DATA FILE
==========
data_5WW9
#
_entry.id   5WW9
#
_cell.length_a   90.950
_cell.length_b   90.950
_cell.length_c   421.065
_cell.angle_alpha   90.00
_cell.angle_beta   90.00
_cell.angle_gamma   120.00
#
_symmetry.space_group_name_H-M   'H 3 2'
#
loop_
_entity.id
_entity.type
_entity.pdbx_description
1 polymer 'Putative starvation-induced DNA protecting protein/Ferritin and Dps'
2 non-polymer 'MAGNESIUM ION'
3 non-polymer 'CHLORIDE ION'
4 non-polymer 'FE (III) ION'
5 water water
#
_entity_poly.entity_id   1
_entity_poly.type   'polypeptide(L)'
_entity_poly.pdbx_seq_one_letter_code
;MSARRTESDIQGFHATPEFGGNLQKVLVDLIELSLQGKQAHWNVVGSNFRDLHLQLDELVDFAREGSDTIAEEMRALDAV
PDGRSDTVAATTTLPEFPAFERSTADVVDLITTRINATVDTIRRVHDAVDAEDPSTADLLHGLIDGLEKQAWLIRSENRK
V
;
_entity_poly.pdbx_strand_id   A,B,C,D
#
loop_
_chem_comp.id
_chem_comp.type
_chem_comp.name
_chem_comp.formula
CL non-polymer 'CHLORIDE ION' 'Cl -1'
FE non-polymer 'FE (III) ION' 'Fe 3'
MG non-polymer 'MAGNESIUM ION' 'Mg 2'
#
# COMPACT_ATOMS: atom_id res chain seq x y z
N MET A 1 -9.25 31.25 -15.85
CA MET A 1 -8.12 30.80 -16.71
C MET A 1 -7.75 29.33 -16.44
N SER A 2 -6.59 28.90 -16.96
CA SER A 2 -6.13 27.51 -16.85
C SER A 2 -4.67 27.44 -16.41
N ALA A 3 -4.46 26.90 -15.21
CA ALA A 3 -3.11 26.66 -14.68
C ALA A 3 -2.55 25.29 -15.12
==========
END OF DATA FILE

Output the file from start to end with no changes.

data_5WW9
#
_entry.id   5WW9
#
_cell.length_a   90.950
_cell.length_b   90.950
_cell.length_c   421.065
_cell.angle_alpha   90.00
_cell.angle_beta   90.00
_cell.angle_gamma   120.00
#
_symmetry.space_group_name_H-M   'H 3 2'
#
loop_
_entity.id
_entity.type
_entity.pdbx_description
1 polymer 'Putative starvation-induced DNA protecting protein/Ferritin and Dps'
2 non-polymer 'MAGNESIUM ION'
3 non-polymer 'CHLORIDE ION'
4 non-polymer 'FE (III) ION'
5 water water
#
_entity_poly.entity_id   1
_entity_poly.type   'polypeptide(L)'
_entity_poly.pdbx_seq_one_letter_code
;MSARRTESDIQGFHATPEFGGNLQKVLVDLIELSLQGKQAHWNVVGSNFRDLHLQLDELVDFAREGSDTIAEEMRALDAV
PDGRSDTVAATTTLPEFPAFERSTADVVDLITTRINATVDTIRRVHDAVDAEDPSTADLLHGLIDGLEKQAWLIRSENRK
V
;
_entity_poly.pdbx_strand_id   A,B,C,D
#
loop_
_chem_comp.id
_chem_comp.type
_chem_comp.name
_chem_comp.formula
CL non-polymer 'CHLORIDE ION' 'Cl -1'
FE non-polymer 'FE (III) ION' 'Fe 3'
MG non-polymer 'MAGNESIUM ION' 'Mg 2'
#
# COMPACT_ATOMS: atom_id res chain seq x y z
N MET A 1 -9.25 31.25 -15.85
CA MET A 1 -8.12 30.80 -16.71
C MET A 1 -7.75 29.33 -16.44
N SER A 2 -6.59 28.90 -16.96
CA SER A 2 -6.13 27.51 -16.85
C SER A 2 -4.67 27.44 -16.41
N ALA A 3 -4.46 26.90 -15.21
CA ALA A 3 -3.11 26.66 -14.68
C ALA A 3 -2.55 25.29 -15.12